Men’s Squash on Familiar Ground
It is early in the season and the Trinity men’s
squash team is in its rightful place atop the intercollegiate squash
world. After seven straight national championships and a winning
streak that dates back to 1998, it would be easy to think that the
Bantams are in a comfort zone. One might even assume, given the fact
that this team has never lost a college match, that they’ve grown
complacent and consider themselves inherently entitled to the lofty
heights they have reached.
Talk to Head Coach Paul Assaiante for a few
minutes, however, and it quickly becomes apparent that nothing could
be further from the truth. “Our guys have a great attitude,” he
says. “They respect the game and the players who came before them.
They realize that they’re part of a legacy and it means a lot to
them. It’s something special and they know it. They also know it can
end. I don’t think any of us takes winning for granted.”
The Bantams will surely feel the loss of
several key players who graduated in 2005, including four-year
All-American and two-time national singles champion Bernardo Samper.
This year’s team has 5 All-Americans among its 18 returning players.
Junior Shaun Johnstone, a two-time All-American, is ranked fourth in
the nation by the College Squash Association. Four other Bantams,
senior tri-captain Yvain Badan, senior tri-captain Jacques Swanepoel,
junior Eduardo Pereira, and junior Sahil Vora, are ranked in the top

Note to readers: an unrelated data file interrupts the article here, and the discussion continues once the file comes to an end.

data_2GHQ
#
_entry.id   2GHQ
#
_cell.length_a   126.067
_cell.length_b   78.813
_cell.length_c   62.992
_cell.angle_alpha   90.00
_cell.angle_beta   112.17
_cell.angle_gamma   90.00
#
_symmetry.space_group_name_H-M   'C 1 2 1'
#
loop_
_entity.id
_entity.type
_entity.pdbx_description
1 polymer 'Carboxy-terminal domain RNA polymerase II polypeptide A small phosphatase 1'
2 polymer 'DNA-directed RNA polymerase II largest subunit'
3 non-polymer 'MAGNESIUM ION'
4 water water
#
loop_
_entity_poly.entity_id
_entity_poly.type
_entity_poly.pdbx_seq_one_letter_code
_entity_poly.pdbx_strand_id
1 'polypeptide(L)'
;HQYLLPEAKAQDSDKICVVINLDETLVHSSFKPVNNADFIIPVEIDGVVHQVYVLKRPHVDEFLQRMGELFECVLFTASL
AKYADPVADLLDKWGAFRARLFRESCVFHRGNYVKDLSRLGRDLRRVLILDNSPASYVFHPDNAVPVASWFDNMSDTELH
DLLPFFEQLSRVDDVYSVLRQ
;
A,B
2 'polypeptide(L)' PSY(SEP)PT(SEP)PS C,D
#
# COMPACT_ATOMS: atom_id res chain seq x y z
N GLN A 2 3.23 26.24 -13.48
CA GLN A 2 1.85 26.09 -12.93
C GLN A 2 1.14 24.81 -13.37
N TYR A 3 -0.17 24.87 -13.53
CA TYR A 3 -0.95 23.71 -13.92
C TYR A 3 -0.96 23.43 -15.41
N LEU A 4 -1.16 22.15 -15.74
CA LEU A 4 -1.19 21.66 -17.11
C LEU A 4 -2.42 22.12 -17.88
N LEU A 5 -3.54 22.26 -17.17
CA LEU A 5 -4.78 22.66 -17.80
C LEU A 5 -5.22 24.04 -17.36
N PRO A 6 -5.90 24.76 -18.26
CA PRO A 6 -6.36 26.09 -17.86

Men’s Squash Coach Paul Assaiante throws out the
ceremonial first pitch before a 2003 Boston Red Sox
Assaiante is entering his twelfth season at
Trinity and has so far accumulated a mind-boggling record of 183-10.
The Bantams’ current streak is 130 straight wins—the longest winning
streak in all of intercollegiate athletics. After suffering a stroke
last June, the coach is not a hundred percent but says that he feels
pretty good. He credits his players with aiding his return to
health. “The boys have been my saving grace,” he says. “I’m excited
every day to see my teams. They definitely helped me get through the
tough times.” And as for the stroke, he says, “I really think it was
a stroke of good luck. It brought me back to focusing on what’s
important.” In addition to squash, Assaiante has also coached the
men’s tennis team for 9 of the last 11 years, posting an impressive
Of course, there is a sense of obligation that
goes with all the accolades. “There will come a day,” he says, “20
or 30 years from now, when I’m sitting on a porch somewhere and I’ll
be able to look back and say, ‘that was pretty cool.’ But not now.
The minute I take my eye off the target, I let these kids down and
they need me to be as sharp as I can be every day. They deserve my
Key matches this season include a match at Yale
on January 25, Princeton at home on February 1, and Harvard at home
on February 4. Both the men’s and women’s squash teams play their
home matches at the state-of-the-art George A. Kellner ’64 Squash
Center in the Ferris Athletic Center.
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